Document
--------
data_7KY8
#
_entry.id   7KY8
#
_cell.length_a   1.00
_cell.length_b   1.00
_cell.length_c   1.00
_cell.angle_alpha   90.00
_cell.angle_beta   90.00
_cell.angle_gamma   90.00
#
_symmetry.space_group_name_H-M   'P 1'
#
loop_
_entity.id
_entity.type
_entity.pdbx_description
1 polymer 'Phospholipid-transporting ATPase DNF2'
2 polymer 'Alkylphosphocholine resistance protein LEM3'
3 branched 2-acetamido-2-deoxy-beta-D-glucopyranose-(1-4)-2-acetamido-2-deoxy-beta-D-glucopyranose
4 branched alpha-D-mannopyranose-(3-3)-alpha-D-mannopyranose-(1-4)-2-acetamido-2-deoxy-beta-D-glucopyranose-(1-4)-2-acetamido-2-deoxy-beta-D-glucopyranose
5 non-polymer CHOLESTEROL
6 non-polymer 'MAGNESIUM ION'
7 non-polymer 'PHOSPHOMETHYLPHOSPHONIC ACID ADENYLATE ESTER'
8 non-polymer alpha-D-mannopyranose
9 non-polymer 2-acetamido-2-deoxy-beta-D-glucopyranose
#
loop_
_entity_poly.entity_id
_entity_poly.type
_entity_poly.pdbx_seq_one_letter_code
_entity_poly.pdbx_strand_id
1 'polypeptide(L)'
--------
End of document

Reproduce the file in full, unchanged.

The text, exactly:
data_7KY8
#
_entry.id   7KY8
#
_cell.length_a   1.00
_cell.length_b   1.00
_cell.length_c   1.00
_cell.angle_alpha   90.00
_cell.angle_beta   90.00
_cell.angle_gamma   90.00
#
_symmetry.space_group_name_H-M   'P 1'
#
loop_
_entity.id
_entity.type
_entity.pdbx_description
1 polymer 'Phospholipid-transporting ATPase DNF2'
2 polymer 'Alkylphosphocholine resistance protein LEM3'
3 branched 2-acetamido-2-deoxy-beta-D-glucopyranose-(1-4)-2-acetamido-2-deoxy-beta-D-glucopyranose
4 branched alpha-D-mannopyranose-(3-3)-alpha-D-mannopyranose-(1-4)-2-acetamido-2-deoxy-beta-D-glucopyranose-(1-4)-2-acetamido-2-deoxy-beta-D-glucopyranose
5 non-polymer CHOLESTEROL
6 non-polymer 'MAGNESIUM ION'
7 non-polymer 'PHOSPHOMETHYLPHOSPHONIC ACID ADENYLATE ESTER'
8 non-polymer alpha-D-mannopyranose
9 non-polymer 2-acetamido-2-deoxy-beta-D-glucopyranose
#
loop_
_entity_poly.entity_id
_entity_poly.type
_entity_poly.pdbx_seq_one_letter_code
_entity_poly.pdbx_strand_id
1 'polypeptide(L)'